1891. In a crumbling New England mansion, 12 year-old orphan Florence and her younger brother Giles are neglected by their guardian uncle. Banned from reading, Florence devours books in secret and twists words and phrases into a language uniquely her own. After the violent death of the children’s first governess, a second arrives. Florence becomes convinced she is a vengeful and malevolent spirit who means to do Giles harm. Against a powerful enemy, with no adult to turn to for help, Florence will need all her intelligence and ingenuity to save Giles and preserve her private world. This is her chilling tale . . .
For a really good analysis and review of Florence and Giles listen to this from New Zealand Radio:
‘John Harding’s Florence and Giles is an elegant literary exercise worked out with the strictness of a fugue; imagine Henry James’s The Turn of the Screw rewritten by Edgar Allan Poe. Plotted to the last detail, it is punctuated with an ominous image of flawed innocence: a black rook on white snow. Nothing prepares you for the chillingly ruthless but – in retrospect – inevitable finale.’
‘It is a brave writer who will take on Henry James, but John Harding’s publishers trumpet his debt to The Turn of the Screw. Fortunately, however, Harding rings enough ingenious changes on James’s study of perversity to produce his own full-blown Gothic horror tale. Florence’s often very personal narrative powerfully and convincingly conveys the vulnerability of children faced with terror.’
‘Nodding to Henry James’s The Turn of the Screw, John Harding’s fourth novel is a tight gothic thriller about governesses and their frightened charges. The climax becomes unbearably tense. Florence (the 12-year-old heroine and narrator) feels the horror of her situation “cheese-grating” her soul, which is just how Harding leaves the reader feeling at the end of this creepily suggestive story.’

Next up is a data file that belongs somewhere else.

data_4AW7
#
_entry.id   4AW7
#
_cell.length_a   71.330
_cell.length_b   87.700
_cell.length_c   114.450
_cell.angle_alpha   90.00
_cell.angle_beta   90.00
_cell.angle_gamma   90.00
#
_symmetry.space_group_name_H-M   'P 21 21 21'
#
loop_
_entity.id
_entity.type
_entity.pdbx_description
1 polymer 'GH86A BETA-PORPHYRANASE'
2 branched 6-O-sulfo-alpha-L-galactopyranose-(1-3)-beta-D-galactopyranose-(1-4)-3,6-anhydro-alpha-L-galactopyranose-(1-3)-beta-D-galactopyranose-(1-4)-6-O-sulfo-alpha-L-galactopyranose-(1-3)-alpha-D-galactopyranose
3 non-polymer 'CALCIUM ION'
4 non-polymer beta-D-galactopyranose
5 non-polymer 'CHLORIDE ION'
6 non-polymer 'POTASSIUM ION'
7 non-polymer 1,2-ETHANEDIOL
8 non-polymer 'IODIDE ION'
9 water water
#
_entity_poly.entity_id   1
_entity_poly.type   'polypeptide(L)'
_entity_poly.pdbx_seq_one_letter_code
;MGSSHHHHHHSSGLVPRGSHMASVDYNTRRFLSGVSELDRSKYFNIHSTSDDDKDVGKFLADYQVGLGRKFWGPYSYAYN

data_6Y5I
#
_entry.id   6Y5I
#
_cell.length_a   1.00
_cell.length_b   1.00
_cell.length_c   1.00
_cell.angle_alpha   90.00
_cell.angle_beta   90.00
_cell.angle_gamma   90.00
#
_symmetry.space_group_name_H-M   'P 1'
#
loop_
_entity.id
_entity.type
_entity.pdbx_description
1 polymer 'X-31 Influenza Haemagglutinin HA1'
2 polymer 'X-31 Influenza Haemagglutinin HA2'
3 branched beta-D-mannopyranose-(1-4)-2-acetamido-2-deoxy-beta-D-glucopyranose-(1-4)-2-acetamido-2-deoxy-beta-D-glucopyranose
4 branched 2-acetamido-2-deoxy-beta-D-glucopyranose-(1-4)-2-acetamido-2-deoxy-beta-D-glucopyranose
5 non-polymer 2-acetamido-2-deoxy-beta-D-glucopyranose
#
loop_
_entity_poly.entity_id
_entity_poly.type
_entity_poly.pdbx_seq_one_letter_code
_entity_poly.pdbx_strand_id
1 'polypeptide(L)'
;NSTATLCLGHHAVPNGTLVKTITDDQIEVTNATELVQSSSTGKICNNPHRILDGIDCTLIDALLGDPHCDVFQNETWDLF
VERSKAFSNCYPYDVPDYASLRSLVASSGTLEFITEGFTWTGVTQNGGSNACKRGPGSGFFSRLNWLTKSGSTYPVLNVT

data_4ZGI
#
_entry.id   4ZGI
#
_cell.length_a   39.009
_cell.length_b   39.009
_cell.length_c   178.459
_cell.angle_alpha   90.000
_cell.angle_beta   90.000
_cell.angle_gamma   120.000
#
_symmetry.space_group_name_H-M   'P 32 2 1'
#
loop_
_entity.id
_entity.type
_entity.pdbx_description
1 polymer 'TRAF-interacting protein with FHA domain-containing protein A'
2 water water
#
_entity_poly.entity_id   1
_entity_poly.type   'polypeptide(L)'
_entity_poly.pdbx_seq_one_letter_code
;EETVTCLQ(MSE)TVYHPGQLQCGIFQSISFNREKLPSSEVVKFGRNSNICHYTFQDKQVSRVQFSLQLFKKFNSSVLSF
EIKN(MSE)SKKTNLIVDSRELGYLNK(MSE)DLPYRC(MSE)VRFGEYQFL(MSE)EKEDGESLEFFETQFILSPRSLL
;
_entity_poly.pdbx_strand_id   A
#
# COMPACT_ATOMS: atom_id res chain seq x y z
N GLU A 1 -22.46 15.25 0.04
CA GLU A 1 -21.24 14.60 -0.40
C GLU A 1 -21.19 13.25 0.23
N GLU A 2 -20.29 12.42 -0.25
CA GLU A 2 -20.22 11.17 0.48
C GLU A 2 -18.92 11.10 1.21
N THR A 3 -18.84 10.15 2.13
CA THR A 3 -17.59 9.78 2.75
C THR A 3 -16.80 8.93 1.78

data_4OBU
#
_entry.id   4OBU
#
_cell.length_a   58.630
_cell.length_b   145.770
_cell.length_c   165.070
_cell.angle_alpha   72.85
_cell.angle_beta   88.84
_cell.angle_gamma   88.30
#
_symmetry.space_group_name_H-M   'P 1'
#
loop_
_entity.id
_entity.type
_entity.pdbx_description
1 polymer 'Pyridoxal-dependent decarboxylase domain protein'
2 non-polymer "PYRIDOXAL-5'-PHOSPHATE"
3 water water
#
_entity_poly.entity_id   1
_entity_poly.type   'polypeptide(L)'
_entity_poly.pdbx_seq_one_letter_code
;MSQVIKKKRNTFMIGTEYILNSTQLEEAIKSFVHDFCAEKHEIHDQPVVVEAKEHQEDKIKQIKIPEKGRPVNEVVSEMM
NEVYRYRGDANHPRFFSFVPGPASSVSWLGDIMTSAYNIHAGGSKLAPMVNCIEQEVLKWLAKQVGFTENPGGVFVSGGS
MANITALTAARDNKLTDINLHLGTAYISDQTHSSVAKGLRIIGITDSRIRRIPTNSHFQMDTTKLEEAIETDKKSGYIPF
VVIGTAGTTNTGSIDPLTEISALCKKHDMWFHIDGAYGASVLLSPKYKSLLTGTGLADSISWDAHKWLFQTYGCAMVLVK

‘Real atmosphere is increasingly rare in novels and here it is in spades. Like James, Harding keeps his dramatis personae tightly confined and ramps up the terror until even the most careful reader wonders what’s going on. A tour de force.’
‘A brilliant tension where the reader knows something wicked is this way coming, but with little clue as to the direction. The eeriness pervades like a dank fog. A good clever modern take on old-style American gothic, a creepy haunted house tale in which the living are just as eerie as any real or imagined ghouls.’
New Zealand Herald
‘Mysterious towers, faces in mirrors, shadowy corridors and long black dresses all conspire to create an intriguing, atmospheric ghost story told in a wonderfully captivating narrative voice.’
Edinburgh International Book Festival Top 10 Reads of 2010
‘Harding doesn’t pull his punches. The novel’s tension is skilfully built and maintained. If nothing else, this novel is likely to put inhabitants of any dark, draughty Victorian mansions off the idea of home education for some considerable time.’
‘Unputdownable. In Florence, Harding has created an extraordinary character. Intrigue, suspense and tension colour the pages of this novel, drawing the reader into a sinister world from which not even the surprise ending will pull you back.’
‘Perfect for mystery thriller fans.’
‘An exciting, metaphorical novel.’
‘I gave up smoking on 8th December 2008 and I must admit that I occasionally miss that nicotine kick but every now and then a great book comes along which replicates that surge to the brain! Florence and Giles is such a book. You don’t have to read The Turn of the Screw to appreciate Florence and Giles. This clever, gothic chiller has its own distinct merits. First and foremost is Florence’s idiosyncratic use of language as she transposes nouns with verbs and vice versa. Look at this wonderful description of the neglected library:
“No maid ever ventures here; the floors are left unbroomed, for unfootfalled as they are, what would be the point? The shelves go unfingerprinted, the wheeled ladders to the upper ones unmoved, the books upon them yearning for an opening, the hole place a dustery of disregard.”
I would be very surprised if this doesn’t make it into my Top Ten Reads for this year – who needs nicotine, eh?’